We note that the no-merger rule we have applied does not prejudice the rights of the junior lienholder, whose interest is always at risk of elimination through foreclosure of a senior lien. When a senior lienholder accepts a deed in lieu of foreclosure and then forecloses on the (nonmerged) senior lien, the junior lienholder retains the right to bid at the foreclosure sale, and if the property sells for more than the outstanding senior indebtedness, then the excess will be paid to the junior lienholder, up to the amount of the junior lien.
Decon presents no meritorious arguments against our analysis. For example, Decon argues that PMCF's interests merged, and as support Decon quotes the following statements from Sheldon : (1) “ ‘When a greater and lesser estate coincide and meet in one and the same person, in the same right without any intermediate estate, the latter is in law merged in the greater.’ [Citation.]”; (2) “ ‘The whole title, legal as well as equitable, must unite in one and the same person. Where the two thus meet, without any intermediate estate, the less is immediately annihilated, or, in law phrase, “merged.” ’ [Citation.]” (Sheldon, supra, 216 Cal. at p. 689, italics added.) But Decon never addresses the phrases we have italicized, whose effect is to undermine Decon's position. The qualification “without any intermediate estate” expresses the rule that applies when the grantee under the deed in lieu of foreclosure is also the beneficiary under a senior deed of trust—because of the existence of an intermediate estate (namely, a junior lien), merger would impair the grantee's rights, so there is (ordinarily) no merger. Other than describing this well-established doctrine as “absurd” and “ludicrous,” Decon presents no argument to the contrary. And Decon expressly characterizes PMCF's acceptance of the deed in lieu as a “fatal error” and a “tactical error,” thereby conceding that PMCF's rights would be prejudiced if merger resulted from PMCF's acceptance of the deed in lieu.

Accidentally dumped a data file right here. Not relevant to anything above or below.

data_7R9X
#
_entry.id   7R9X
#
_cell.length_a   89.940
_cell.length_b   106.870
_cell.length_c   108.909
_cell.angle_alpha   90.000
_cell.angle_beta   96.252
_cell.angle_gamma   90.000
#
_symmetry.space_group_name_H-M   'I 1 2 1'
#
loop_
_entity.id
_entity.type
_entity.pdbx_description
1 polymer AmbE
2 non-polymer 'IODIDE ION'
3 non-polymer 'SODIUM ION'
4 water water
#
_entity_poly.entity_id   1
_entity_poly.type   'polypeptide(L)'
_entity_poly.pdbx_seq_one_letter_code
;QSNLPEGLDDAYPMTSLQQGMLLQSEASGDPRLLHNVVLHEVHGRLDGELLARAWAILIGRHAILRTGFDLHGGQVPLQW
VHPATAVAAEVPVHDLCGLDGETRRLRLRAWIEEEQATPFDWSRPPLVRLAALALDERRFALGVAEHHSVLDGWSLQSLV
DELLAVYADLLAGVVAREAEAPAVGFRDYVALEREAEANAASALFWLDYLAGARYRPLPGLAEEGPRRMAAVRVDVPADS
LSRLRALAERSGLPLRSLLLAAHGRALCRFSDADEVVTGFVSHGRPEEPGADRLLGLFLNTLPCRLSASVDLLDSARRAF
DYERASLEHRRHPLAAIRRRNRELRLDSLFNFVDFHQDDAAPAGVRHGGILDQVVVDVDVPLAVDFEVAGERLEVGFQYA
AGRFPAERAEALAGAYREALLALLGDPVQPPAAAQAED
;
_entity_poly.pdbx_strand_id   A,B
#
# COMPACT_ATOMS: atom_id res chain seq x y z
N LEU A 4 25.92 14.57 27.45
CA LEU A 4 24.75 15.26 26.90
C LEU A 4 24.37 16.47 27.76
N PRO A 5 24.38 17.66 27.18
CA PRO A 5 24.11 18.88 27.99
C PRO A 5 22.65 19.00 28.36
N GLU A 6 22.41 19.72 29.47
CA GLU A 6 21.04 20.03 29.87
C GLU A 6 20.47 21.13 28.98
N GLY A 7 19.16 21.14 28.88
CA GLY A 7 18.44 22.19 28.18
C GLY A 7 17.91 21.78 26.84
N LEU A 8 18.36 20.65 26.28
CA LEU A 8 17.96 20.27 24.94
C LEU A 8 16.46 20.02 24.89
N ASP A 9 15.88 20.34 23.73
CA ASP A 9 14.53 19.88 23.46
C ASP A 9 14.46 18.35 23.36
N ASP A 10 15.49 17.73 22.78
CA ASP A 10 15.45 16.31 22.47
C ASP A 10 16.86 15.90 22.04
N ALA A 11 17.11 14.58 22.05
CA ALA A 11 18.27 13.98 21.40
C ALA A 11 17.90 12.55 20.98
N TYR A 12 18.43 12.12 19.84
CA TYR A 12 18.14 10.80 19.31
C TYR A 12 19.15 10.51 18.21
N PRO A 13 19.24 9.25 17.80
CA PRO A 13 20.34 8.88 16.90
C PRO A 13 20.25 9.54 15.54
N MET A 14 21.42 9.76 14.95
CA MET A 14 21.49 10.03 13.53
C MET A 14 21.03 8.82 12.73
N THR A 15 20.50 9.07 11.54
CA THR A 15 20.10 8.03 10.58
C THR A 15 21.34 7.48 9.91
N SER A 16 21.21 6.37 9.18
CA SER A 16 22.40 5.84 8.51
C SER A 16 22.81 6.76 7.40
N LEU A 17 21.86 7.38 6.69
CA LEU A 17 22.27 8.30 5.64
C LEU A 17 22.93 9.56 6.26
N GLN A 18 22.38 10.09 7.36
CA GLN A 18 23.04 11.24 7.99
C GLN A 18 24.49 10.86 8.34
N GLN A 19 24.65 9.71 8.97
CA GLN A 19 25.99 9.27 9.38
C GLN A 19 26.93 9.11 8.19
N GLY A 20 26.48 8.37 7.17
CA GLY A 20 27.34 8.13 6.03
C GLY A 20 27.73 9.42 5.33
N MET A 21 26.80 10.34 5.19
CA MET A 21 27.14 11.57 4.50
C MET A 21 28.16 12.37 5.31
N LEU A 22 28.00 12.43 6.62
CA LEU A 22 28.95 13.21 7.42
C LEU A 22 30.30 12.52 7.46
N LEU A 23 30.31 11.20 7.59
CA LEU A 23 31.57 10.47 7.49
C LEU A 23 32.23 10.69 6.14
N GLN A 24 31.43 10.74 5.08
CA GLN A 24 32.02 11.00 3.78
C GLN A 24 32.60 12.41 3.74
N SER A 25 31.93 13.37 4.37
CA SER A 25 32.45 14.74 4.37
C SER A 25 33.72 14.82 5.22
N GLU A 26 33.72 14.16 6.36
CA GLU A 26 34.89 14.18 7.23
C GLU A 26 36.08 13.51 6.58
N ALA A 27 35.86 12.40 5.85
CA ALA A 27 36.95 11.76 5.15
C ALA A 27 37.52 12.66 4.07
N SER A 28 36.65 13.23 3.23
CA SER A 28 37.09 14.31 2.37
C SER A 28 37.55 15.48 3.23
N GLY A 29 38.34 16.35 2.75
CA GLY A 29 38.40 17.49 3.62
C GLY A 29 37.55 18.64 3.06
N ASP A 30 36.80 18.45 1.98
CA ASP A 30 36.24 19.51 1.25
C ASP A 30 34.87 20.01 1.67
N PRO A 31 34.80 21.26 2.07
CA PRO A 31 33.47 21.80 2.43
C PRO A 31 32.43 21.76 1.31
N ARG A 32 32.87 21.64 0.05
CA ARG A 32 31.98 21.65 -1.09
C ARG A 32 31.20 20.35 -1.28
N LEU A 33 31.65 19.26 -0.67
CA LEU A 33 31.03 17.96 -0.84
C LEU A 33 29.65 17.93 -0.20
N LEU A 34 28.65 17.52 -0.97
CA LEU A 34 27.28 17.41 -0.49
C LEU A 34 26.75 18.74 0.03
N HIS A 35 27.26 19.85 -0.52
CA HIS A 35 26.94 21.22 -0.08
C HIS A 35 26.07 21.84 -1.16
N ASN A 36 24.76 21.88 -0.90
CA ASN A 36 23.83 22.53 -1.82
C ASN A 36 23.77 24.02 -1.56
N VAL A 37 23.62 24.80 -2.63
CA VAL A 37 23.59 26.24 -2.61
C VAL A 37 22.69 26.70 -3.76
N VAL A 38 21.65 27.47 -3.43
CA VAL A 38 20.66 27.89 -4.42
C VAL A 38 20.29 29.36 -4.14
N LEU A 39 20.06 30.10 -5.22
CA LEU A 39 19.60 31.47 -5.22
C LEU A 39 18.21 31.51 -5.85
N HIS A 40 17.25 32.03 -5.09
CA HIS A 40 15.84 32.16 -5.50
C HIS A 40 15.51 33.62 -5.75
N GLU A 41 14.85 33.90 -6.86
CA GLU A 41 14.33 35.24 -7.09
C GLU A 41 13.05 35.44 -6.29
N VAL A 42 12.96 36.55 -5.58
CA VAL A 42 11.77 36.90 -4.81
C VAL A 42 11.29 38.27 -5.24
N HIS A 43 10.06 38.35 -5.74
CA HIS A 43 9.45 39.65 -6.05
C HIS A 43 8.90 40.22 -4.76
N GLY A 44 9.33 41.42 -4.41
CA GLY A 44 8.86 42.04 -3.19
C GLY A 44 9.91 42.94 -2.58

For all of the foregoing reasons, we conclude that the superior court erred and the judgment must be reversed. Our resolution of this issue makes it unnecessary for us to address the other arguments raised by appellants.1
The judgment is reversed with directions to enter judgment in favor of appellants. Appellants shall recover their costs of appeal.
1. Decon presents two other arguments for affirmance, but they warrant only brief discussion. First, Decon claims that the superior court “found that no evidence was presented to establish the Trust Deed was recorded before any work was commenced.” The argument mischaracterizes the court's finding, which stated only that Decon's mechanic's lien was recorded (and thus the work was performed) before recordation of the deed in lieu of foreclosure, not before recordation of the first trust deed. Second, Decon argues that the equities favor affirmance. We are not persuaded. Decon was a junior lienholder, so it always ran the risk that its lien would be eliminated by foreclosure of a senior lien. If, at the time of PMCF's foreclosure, Decon or anyone else thought the Property was worth more than the outstanding debt, then they could have bought the Property for that higher price at the foreclosure sale. No one did. The unfortunate outcome for Decon is the same adverse result suffered by any junior lienholder in these circumstances—if the value of the collateral is insufficient to cover the outstanding indebtedness at the time of foreclosure, then the most junior lienholder will not be fully repaid.
ROTHSCHILD, Acting P.J.
We concur: JOHNSON, J. MILLER, J.*